Zhou Qing

WASHINGTON – With hundreds now dead in Panama as a result of poisons in Chinese-made toothpaste, the translation of a shocking Chinese report on food safety on the mainland is not likely to ease growing consumer concerns in the U.S. and Europe over imports from the Communist country.

The report, authored by Zhou Qing and titled “What Kind of God: A Survey of the Current Safety of China’s Food,” a finalist for the 2006 international Ulysses Award, reveals widespread use of toxic chemicals in the preparation of food meant even for domestic consumption.

Pickled vegetables have long been one of the most popular snack foods in China. However, according to Zhou, they now “strike terror in people’s hearts.”

“Although pickled vegetables were first made in Sichuan, there is hardly anyone in the whole country who hasn’t tasted this delicious snack,” he writes. “But now when you visit Sichuan, your friends will say to you: ‘Do you like pickled vegetables?’ There’s a factory in Chengdu that pickles the vegetables in DDVP. In the past, everyone in Sichuan would have pickled vegetables with their meals, but now the managers of some pickled vegetable factories say that, ‘We don’t eat any of these pickles in Sichuan, we sell them to people from other provinces.'”

What is DDVP? It is an acutely toxic, carcinogenic chemical used as a pesticide that can cause pain just through contact with human skin. Inhalation is known to cause convulsions, dizziness, sweating, labored breathing, nausea, unconsciousness and muscle cramps. Diarrhea, vomiting and abdominal cramps are caused by ingestion of even small amounts.

Zhou says he learned the truth about pickled vegetables through a series of secret interviews.

“The most important part of the pickling process is the soaking,” he wrote. “I noticed that the salt used in the pickling was not only whiter than most salt, but the grains were finer. So I asked, ‘How come it’s so white?’ The manager said, ‘This salt is bought on the black market. It’s cheaper by 50 yuan a jin.’ Later, in the yard outside, I saw printed on the bags of salt the terrifying words, ‘Industrial Salt’ and ‘Not for human consumption.'”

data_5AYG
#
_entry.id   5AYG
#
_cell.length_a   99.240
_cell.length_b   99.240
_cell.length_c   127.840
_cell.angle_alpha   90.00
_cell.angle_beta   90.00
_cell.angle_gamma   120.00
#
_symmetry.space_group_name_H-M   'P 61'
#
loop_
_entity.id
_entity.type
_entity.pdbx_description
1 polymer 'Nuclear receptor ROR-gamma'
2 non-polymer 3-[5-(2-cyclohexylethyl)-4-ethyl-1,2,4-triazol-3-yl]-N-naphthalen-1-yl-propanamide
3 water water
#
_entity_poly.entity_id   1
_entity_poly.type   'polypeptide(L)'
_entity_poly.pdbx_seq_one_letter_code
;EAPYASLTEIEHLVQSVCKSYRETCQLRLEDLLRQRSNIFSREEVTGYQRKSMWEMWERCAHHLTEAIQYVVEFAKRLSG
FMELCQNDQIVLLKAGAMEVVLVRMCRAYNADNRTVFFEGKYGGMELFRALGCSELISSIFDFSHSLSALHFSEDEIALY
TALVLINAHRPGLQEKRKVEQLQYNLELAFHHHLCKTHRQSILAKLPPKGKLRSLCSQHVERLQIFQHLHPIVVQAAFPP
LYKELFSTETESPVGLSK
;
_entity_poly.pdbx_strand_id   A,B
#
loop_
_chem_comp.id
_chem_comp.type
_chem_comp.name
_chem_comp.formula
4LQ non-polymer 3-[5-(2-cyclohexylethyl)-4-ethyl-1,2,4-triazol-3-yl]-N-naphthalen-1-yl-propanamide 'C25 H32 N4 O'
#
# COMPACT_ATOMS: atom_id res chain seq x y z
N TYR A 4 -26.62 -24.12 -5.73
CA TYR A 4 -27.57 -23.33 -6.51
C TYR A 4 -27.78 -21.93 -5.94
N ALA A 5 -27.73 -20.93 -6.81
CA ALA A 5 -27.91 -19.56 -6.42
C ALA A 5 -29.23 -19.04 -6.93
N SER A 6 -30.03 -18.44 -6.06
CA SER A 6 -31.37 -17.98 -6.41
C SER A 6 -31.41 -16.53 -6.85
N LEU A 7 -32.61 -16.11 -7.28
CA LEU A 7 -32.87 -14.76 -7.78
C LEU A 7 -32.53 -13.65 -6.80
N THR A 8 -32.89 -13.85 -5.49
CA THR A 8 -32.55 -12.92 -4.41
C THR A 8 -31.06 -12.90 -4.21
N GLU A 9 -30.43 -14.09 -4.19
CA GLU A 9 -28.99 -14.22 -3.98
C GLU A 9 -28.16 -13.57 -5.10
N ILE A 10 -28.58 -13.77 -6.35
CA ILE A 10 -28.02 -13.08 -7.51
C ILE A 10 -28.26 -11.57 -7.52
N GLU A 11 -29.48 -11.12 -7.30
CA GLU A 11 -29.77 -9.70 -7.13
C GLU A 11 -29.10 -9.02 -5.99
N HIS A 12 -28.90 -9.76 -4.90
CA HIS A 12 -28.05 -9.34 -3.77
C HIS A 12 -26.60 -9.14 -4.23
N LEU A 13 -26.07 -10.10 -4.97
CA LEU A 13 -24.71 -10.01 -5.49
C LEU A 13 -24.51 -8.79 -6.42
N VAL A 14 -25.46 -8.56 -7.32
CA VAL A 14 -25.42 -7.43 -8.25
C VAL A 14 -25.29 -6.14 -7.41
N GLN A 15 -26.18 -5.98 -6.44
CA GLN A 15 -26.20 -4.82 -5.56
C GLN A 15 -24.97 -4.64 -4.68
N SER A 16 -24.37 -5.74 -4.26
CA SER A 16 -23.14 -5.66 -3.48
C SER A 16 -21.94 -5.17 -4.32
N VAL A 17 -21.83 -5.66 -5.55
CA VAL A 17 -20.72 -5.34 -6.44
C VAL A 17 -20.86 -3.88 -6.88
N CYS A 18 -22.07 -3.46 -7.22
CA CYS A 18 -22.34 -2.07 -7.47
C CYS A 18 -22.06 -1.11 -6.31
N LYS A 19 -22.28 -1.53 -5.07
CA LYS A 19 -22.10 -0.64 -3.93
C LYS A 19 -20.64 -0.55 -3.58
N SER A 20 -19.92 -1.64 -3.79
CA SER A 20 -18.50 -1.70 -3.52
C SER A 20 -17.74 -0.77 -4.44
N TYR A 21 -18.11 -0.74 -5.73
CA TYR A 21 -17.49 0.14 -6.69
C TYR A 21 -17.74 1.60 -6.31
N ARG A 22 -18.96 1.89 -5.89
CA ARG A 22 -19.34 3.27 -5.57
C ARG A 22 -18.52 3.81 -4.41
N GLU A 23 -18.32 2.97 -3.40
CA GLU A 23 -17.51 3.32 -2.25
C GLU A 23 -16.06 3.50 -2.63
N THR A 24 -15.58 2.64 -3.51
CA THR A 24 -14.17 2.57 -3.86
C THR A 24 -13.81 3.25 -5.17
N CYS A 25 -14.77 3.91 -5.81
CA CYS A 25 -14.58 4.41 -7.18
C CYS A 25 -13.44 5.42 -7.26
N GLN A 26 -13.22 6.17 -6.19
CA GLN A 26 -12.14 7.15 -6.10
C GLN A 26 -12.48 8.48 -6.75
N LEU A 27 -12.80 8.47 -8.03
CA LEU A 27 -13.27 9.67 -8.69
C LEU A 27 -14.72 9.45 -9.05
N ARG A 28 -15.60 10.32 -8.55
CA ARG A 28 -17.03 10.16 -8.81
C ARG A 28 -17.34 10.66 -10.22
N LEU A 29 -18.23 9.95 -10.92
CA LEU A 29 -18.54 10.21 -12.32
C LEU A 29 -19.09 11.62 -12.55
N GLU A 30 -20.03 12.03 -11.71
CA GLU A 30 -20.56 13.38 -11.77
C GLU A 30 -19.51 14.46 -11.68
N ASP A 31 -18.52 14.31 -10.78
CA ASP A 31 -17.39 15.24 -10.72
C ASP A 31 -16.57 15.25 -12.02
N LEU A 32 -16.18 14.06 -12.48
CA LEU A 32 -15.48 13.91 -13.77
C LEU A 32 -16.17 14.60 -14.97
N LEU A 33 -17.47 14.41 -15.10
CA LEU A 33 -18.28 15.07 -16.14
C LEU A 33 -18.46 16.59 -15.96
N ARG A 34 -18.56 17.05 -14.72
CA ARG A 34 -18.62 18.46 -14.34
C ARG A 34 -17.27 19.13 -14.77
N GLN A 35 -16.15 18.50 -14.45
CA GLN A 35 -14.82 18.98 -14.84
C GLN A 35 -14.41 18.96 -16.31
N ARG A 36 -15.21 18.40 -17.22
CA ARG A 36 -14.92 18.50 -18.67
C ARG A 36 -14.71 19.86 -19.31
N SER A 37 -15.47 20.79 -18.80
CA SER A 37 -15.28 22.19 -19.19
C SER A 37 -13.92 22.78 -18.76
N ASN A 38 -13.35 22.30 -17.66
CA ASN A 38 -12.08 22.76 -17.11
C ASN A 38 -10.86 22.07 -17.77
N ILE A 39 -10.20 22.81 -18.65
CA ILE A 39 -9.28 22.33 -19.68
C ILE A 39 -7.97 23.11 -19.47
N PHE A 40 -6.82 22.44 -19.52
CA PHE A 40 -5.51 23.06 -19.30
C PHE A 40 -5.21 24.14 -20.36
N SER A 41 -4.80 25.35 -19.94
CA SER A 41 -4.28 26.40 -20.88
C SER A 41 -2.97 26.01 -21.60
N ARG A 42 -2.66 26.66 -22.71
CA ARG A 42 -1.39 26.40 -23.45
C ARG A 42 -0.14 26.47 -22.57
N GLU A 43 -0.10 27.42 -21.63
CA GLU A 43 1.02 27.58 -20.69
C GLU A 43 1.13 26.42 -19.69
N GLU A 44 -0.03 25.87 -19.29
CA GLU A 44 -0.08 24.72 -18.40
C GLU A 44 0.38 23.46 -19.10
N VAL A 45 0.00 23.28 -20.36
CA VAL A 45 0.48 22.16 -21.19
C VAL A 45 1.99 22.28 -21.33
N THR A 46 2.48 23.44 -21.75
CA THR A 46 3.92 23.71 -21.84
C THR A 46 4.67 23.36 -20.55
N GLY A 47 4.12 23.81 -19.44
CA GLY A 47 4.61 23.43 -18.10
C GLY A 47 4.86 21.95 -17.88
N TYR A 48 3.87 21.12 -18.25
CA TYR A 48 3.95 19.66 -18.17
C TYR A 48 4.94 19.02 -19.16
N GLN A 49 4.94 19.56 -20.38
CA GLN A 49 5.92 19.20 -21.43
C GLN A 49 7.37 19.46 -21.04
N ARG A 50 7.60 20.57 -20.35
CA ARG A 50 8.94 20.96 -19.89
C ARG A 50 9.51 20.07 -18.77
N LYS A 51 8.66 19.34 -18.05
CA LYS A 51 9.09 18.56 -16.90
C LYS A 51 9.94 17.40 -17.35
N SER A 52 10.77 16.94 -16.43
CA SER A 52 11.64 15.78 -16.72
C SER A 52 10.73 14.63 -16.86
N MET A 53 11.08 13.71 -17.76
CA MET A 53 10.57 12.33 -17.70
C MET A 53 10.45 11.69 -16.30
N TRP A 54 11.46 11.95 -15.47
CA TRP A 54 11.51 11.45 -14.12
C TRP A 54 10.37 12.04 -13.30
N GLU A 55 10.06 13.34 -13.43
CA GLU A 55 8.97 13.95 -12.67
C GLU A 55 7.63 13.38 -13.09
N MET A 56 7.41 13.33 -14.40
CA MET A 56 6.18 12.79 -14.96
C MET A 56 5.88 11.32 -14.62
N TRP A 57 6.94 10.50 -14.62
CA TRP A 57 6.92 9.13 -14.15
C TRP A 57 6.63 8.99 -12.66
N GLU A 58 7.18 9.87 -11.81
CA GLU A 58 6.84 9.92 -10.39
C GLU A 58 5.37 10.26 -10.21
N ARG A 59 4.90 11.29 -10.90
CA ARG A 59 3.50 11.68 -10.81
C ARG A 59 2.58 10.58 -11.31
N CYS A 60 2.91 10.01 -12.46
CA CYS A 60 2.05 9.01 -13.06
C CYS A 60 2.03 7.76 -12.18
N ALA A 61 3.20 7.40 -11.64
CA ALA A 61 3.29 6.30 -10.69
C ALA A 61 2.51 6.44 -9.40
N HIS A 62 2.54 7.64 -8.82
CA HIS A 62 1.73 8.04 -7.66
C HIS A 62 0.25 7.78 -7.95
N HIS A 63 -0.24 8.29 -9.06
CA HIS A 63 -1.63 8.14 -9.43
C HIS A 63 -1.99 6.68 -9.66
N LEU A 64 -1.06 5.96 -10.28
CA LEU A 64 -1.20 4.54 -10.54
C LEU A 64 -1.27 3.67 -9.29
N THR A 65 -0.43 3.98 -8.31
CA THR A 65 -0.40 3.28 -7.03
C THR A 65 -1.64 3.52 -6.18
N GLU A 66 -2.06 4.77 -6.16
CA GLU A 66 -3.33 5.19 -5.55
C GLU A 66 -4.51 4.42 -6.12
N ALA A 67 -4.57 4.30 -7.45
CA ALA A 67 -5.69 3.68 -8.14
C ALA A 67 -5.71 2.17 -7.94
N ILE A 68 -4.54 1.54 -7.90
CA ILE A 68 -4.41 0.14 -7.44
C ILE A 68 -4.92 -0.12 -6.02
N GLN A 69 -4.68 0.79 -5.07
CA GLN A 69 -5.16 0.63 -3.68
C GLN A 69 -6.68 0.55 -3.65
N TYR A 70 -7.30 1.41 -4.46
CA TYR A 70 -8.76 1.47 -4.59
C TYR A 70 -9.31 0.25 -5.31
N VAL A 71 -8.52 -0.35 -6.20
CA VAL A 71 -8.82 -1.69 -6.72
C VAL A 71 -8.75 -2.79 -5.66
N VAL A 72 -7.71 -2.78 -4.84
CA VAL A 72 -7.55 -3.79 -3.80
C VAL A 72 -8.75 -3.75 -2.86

Workers at the factory told Zhou they have always used the industrial salt and they knew other factories used it as well.

Later Zhou asked workers about insects he saw crawling around the vats of pickled vegetables. He was told there are always lots of insects on the vegetables until they are treated with chemicals.

He watched the process and took a sample of the chemical to the China Food Import Export Investigation Center – 99 percent strength DDVP.

Zhou also recounted the horrors discovered in the processing of another popular snack food – “Cold Skin.” Workers kneaded the dough with their feet and added urine and saliva to the mixture.

“We are seeing more and more of these famous snacks being destroyed before our eyes: the Guanshengyuan mooncakes filled with rotten ingredients, the DDVP pork legs from Jinhua, the poisonous minced meat from Taiqiang, Pingyao’s toxic beef,” he writes. “Then there was all the news about pork contaminated with ‘lean pork powder’ and poisonous beansprouts.”

Zhou also uncovered salted fish “preserved” with insecticide DDVP.

A survey in China found 82 percent of the public afraid about the safety of the nation’s food. Some 90 percent interviewed had encountered problems of their own.

While Zhou’s report focused on food products meant for domestic consumption in China, the rest of the world is focused on a series of disasters involving Chinese exports – including food.

Following the pet food poisoning that killed or maimed an estimated 39,000 cats and dogs in the U.S., WND embarked on an investigation of other Chinese imports. What it has found to date:

The scandals are having a major impact on Chinese society, too.

“The food security problems have impeded Chinese agri-products and food many times in international trade, and damaged our national credibility and image,” Sun Xianze, director of food safety coordination at the State Food and Drug Administration, said at a weekend seminar.

“The occurrence of food safety incidents or cases not only affects the healthy development of the whole industry, but also may impact upon economic and social stability.”

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